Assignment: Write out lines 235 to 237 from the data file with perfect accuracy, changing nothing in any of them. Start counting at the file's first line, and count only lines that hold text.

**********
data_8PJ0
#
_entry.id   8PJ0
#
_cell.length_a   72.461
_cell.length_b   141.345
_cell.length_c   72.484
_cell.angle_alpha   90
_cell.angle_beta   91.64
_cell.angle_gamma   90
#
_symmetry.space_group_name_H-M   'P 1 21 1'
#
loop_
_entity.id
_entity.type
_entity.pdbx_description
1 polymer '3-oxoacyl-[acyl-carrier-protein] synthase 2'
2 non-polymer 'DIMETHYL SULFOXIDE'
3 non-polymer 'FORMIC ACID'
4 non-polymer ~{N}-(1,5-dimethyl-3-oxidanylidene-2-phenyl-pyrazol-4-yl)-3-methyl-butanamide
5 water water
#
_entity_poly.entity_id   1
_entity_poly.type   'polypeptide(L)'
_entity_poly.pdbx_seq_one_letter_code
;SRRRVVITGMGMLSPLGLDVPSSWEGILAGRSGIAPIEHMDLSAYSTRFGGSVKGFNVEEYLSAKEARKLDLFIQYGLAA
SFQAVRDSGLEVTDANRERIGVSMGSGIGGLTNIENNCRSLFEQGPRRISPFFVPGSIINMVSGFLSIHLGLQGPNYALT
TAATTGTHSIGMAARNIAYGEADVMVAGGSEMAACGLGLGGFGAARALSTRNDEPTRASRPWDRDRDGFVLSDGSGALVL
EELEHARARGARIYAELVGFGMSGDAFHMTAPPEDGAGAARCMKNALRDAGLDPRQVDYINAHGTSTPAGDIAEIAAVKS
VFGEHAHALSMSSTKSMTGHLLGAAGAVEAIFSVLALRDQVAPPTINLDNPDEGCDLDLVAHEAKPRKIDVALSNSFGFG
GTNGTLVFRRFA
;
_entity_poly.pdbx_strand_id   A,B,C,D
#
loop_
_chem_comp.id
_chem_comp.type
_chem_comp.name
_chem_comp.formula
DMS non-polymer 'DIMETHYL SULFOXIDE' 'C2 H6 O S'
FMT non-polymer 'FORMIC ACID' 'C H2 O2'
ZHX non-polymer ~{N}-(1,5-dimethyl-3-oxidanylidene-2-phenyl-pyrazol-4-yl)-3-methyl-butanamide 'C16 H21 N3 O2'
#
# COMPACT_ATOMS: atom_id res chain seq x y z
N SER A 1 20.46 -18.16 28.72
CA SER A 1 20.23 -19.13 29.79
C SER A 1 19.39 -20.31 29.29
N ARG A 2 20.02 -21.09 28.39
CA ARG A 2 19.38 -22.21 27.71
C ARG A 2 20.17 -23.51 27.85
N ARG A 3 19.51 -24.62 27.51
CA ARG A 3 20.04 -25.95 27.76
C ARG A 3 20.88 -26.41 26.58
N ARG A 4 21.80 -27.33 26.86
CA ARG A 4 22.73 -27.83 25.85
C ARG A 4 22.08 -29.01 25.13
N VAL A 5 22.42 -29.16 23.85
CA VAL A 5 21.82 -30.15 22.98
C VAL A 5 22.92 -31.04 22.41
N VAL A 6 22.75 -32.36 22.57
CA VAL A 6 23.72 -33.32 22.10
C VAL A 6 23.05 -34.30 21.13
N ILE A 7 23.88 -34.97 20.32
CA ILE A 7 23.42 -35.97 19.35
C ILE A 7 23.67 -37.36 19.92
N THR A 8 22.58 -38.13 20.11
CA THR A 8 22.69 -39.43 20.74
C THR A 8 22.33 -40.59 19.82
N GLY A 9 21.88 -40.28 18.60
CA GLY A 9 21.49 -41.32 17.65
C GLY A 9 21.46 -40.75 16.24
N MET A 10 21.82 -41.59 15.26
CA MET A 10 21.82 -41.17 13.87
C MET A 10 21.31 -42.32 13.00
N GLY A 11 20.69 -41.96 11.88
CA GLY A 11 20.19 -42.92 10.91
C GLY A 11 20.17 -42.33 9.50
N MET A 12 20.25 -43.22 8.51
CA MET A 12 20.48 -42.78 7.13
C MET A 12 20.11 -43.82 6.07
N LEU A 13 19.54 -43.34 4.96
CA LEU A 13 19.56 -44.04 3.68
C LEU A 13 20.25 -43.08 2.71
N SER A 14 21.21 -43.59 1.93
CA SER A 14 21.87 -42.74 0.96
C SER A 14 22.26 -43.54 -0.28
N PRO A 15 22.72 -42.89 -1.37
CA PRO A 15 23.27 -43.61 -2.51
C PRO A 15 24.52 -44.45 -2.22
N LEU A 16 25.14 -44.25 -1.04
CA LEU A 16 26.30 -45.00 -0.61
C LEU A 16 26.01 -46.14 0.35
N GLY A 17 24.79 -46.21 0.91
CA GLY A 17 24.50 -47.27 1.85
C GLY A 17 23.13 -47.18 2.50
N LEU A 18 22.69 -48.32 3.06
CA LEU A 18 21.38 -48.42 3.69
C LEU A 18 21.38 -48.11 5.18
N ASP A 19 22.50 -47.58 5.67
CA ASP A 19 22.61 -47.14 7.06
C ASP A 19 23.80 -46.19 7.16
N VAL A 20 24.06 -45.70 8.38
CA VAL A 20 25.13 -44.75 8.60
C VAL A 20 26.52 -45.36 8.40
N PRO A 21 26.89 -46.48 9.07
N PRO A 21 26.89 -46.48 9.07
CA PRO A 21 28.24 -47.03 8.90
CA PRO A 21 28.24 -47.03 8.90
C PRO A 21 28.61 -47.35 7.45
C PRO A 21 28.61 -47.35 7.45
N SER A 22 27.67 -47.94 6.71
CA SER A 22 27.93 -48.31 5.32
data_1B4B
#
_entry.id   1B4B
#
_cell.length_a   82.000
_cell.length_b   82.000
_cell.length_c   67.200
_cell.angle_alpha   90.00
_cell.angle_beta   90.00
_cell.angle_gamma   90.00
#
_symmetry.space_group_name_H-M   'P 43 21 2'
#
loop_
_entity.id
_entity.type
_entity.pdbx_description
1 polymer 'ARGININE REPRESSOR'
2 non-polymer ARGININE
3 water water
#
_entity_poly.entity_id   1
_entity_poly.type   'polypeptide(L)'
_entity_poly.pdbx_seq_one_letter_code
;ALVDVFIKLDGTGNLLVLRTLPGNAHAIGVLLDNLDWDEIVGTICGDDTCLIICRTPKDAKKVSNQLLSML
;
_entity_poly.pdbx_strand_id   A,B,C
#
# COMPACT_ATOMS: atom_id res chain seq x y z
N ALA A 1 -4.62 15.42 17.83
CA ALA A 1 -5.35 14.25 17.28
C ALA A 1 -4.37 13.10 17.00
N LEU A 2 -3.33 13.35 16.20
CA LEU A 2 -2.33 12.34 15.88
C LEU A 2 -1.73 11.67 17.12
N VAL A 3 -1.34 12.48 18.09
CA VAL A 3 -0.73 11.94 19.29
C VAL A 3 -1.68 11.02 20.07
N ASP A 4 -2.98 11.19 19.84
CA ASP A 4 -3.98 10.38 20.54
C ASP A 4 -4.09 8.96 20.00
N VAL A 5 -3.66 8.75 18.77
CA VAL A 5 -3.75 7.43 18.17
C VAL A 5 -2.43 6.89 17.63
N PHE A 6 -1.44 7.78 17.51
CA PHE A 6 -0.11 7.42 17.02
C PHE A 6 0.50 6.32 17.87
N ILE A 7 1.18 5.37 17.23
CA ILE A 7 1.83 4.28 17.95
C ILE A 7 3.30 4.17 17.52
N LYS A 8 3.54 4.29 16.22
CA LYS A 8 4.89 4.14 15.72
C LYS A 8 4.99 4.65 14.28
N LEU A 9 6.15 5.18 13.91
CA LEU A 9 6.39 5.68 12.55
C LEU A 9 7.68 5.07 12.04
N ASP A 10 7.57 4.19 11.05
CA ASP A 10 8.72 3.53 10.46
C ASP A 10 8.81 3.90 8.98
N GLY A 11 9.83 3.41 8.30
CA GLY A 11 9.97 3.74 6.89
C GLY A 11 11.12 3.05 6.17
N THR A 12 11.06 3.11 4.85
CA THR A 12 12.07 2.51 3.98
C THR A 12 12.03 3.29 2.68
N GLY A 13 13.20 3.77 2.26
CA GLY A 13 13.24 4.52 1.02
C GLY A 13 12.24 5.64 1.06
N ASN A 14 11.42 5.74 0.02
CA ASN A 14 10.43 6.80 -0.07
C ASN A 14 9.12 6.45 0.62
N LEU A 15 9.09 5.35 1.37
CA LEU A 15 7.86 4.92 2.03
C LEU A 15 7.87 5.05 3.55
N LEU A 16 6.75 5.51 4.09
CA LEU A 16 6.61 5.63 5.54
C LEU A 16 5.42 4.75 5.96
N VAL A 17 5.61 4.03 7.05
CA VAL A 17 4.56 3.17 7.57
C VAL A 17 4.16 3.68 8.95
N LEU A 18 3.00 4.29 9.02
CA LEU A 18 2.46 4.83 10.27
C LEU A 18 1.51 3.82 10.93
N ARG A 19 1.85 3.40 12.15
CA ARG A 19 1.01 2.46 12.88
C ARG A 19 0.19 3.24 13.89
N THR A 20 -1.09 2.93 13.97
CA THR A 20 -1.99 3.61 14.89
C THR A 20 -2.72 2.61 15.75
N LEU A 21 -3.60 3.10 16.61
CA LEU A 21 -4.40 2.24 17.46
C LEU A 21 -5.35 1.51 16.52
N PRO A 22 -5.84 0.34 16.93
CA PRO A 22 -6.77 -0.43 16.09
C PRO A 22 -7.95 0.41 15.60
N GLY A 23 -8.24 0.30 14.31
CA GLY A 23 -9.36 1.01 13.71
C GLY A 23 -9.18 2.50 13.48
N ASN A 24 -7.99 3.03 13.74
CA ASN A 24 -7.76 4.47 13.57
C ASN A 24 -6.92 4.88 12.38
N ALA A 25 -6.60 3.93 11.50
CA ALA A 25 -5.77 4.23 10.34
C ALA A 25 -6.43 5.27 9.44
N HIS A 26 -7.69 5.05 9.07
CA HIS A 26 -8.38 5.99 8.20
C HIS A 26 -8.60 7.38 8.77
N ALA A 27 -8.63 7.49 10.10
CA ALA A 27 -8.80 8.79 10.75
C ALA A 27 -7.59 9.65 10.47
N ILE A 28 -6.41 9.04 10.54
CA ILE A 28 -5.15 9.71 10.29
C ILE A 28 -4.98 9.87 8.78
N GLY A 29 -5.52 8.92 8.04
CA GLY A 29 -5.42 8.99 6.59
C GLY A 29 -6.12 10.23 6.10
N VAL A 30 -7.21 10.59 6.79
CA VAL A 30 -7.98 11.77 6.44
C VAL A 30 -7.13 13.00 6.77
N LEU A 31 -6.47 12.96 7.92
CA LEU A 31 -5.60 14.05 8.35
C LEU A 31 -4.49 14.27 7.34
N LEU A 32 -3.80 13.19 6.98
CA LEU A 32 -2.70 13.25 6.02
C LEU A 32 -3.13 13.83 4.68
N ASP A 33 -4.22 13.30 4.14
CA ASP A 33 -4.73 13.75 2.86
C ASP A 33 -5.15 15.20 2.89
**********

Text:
C LEU A 31 -4.49 14.27 7.34
N LEU A 32 -3.80 13.19 6.98
CA LEU A 32 -2.70 13.25 6.02